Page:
Part of an effective legacy plan usually includes at least one off-farm job. The supplemental income and benefits are often key to a successful transition from one generation to the next.
Here’s the good news: USDA says that there are more entry level agriculture jobs than graduates.
As we map out a transition plan to move the farm business from one generation to the other, two things are common. One is that the junior generation goes to college to develop skills to help improve the business. Two is that as the transition unfolds, the junior generation typically needs supplemental off-farm income to finance the transition process.
A 2015 study by USDA’s National Institute of Food and Agriculture (NIFA) and Purdue University says that U.S. colleges and universities produce 35,400 graduates with a bachelor’s degree, or higher, in agriculture related fields each year. And the study says this falls 22,500 short of the jobs available annually.
"There is incredible opportunity for highly-skilled jobs in agriculture," said former U.S. Secretary of Agriculture Tom Vilsack. "Those receiving degrees in agricultural fields can expect to have ample career opportunities. Not only will those who study agriculture be likely to get well-paying jobs upon graduation, they will also have the satisfaction of working in a field that addresses some of the world's most pressing challenges. These jobs will only become more important as we continue to develop solutions to feed more than 9 billion people by 2050.”
Between now and 2020, the report predicts that almost half the opportunities will be in management and business. Another 27% will be in science, technology, engineering and math (STEM).
The report cites a few areas of significant opportunities for new graduates:
- Plant science. There will be need for graduates trained in genetics, plant pathology, and insect biology to develop higher-yielding crops adapted to less-than-optimal growing conditions.
- Water management. Graduates with experience in watershed science, hydrology, irrigation engineering, and plant genetics will be in demand as competition for water resources increases. The western states region will have especially high demand for these skills.
- Animal agriculture veterinarians. Strong demand for graduates trained in veterinary care of traditional food animals will be high. Specifically graduates trained for poultry, dairy, and swine operations.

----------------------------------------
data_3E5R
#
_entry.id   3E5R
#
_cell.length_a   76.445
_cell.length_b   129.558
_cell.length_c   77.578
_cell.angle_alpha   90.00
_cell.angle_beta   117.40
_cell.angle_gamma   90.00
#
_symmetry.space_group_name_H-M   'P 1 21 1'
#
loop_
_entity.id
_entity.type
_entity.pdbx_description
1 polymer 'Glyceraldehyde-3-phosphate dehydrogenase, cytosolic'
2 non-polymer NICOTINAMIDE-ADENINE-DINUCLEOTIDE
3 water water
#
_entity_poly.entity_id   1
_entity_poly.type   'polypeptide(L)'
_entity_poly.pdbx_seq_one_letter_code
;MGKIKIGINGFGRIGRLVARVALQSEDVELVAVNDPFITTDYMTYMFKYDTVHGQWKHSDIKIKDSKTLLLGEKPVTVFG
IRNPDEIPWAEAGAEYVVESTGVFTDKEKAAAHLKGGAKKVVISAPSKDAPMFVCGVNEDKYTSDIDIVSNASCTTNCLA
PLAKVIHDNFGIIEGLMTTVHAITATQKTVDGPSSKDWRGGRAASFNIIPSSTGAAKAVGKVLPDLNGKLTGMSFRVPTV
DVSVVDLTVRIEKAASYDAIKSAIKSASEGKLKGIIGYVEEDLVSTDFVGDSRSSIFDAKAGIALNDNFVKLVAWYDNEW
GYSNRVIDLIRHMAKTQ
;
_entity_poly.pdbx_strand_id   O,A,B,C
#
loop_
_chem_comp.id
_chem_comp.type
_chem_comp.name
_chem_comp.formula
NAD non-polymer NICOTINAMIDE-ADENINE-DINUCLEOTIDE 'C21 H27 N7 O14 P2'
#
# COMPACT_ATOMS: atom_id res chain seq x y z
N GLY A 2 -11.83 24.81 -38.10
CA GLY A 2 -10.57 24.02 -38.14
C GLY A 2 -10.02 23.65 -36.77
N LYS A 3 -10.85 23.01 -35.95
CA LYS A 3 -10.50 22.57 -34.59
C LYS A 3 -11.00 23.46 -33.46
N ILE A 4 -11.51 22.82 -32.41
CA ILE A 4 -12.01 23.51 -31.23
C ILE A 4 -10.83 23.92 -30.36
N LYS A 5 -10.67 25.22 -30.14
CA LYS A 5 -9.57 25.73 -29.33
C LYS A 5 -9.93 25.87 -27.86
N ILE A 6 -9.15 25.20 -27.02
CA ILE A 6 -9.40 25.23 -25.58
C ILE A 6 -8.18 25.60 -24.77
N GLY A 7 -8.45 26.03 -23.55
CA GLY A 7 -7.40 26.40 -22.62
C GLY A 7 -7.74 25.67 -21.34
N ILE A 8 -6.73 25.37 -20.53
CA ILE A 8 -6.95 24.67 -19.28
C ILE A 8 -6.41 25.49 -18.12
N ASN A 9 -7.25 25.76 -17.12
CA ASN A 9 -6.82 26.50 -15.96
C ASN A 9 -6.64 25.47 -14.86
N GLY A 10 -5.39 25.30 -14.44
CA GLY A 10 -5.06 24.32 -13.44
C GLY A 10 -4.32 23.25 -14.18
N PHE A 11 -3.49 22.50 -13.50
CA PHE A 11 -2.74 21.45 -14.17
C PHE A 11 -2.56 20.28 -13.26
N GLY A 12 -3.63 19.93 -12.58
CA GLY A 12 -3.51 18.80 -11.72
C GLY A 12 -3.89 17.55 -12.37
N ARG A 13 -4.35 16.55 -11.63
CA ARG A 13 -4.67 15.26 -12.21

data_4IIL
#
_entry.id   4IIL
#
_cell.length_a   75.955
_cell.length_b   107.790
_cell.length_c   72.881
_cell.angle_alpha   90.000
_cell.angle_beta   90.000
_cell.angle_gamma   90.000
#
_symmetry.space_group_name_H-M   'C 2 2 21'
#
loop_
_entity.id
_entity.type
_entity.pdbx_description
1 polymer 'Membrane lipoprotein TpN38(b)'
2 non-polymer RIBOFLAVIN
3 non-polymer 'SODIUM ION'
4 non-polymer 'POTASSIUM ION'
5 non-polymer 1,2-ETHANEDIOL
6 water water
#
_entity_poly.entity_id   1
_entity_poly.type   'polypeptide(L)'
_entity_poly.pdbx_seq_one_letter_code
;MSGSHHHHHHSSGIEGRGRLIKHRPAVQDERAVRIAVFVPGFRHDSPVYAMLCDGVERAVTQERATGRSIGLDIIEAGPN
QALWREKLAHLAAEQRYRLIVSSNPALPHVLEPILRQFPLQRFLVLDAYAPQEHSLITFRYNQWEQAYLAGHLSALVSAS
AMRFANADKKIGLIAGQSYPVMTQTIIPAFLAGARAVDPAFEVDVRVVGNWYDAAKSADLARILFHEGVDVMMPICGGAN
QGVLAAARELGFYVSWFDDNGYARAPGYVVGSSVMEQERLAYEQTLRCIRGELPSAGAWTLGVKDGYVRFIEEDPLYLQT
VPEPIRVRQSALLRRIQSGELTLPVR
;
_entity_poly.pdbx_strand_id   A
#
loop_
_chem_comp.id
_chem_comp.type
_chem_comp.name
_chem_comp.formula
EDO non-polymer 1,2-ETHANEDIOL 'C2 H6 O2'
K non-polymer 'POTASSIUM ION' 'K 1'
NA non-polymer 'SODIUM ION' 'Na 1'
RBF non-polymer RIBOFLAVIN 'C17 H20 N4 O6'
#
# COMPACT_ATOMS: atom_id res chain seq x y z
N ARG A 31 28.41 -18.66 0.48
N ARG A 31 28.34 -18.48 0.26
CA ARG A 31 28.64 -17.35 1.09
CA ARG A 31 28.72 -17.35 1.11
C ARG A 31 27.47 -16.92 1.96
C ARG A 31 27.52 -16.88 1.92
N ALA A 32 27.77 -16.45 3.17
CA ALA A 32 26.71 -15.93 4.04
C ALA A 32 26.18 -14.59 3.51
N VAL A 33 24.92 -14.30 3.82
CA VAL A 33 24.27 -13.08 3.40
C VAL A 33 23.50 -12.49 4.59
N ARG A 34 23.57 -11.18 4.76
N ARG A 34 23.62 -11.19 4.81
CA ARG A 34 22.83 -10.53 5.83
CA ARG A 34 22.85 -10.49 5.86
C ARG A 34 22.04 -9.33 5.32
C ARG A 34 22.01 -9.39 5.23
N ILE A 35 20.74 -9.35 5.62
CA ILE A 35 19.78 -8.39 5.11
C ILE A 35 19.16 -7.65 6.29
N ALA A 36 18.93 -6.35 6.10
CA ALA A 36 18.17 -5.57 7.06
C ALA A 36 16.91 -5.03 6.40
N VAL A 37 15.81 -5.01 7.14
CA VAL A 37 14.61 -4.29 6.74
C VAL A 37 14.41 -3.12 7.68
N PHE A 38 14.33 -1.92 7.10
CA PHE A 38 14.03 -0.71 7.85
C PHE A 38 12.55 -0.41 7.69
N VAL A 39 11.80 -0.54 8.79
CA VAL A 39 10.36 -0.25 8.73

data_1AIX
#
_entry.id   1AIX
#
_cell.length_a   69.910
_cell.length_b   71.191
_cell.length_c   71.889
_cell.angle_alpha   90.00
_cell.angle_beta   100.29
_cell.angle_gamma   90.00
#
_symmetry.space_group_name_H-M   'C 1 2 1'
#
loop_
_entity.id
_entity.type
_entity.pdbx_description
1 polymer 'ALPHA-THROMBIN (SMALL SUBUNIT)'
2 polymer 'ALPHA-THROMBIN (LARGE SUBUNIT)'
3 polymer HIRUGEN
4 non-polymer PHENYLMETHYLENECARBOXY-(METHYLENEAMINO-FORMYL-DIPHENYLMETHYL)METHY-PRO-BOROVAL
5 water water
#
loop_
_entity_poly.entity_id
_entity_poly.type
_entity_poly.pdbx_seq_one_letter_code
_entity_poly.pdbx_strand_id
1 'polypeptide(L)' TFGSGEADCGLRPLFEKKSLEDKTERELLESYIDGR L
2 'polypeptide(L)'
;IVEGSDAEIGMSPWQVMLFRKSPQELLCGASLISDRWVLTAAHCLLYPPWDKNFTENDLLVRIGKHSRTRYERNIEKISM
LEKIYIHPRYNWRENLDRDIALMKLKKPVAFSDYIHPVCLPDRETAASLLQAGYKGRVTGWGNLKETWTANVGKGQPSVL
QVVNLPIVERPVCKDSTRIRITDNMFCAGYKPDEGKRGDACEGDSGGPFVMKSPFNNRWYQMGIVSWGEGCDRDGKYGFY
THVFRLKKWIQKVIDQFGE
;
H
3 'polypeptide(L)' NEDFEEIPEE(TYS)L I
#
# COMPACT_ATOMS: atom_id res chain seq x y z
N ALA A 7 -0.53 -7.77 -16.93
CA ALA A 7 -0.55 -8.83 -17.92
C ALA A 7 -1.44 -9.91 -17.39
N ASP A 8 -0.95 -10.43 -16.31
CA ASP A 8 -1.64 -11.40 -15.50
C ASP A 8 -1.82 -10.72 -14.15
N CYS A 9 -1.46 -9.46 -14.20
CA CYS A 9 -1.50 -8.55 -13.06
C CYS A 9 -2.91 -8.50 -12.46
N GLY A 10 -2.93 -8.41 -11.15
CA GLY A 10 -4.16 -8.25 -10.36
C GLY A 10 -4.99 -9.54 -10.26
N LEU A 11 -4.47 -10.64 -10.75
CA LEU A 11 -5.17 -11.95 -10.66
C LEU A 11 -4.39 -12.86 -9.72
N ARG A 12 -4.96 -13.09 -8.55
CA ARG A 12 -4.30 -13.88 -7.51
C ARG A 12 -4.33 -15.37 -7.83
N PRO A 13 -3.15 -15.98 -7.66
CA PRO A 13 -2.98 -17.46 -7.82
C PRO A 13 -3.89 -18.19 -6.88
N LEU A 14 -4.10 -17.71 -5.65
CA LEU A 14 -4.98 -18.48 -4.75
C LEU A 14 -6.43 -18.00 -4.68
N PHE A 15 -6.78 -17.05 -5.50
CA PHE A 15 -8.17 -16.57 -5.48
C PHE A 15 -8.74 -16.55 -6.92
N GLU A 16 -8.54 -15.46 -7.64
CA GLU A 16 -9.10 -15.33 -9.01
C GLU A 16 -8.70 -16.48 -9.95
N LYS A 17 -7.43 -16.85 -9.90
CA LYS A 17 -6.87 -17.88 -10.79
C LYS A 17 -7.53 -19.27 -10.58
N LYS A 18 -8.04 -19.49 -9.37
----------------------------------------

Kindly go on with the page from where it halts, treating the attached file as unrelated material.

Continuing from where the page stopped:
- Nutrition, both human and animal.
Consumers will continue to demand nutritious and safe food. Graduates with experience in food science and technology for new product development, food processing, and food safety will find many opportunities.
Animal nutritionists will see a continued strong employment market in research and development programs connected with feed and animal-health companies.
- Agricultural technology. As precision agriculture matures, companies will need more candidates with experience in software, hardware and agriculture to develop and improve their products.
- Sustainable agriculture. As the number of specialty producers (fruits, vegetables, organic products) grows, so will the need for knowledgeable workers and advisors. Graduates with degrees in specialized crop production and management will have more options.
- Management and business. This area contributes almost half the number of new ag-related jobs each year. There will be two sets of opportunities for these graduates:
Those with four year degrees will likely enter sales and technical service jobs.
Those with advanced degrees will more likely enter careers as economists, financial analysts, lending executives, marketing managers, and human resources specialists.
There is plenty of work in agriculture for college graduates. Some of these opportunities will make an excellent complement to your existing farm business. Some might suggest new ventures to expand your operation. And others might take the junior generation away from the home place in pursuit of a career. The good news is that agriculture college graduates will have choices.
If you have questions creating a successful business succession, contact my office at [email protected].
The opinions of the author are not necessarily those of Farm Futures or Penton Agriculture.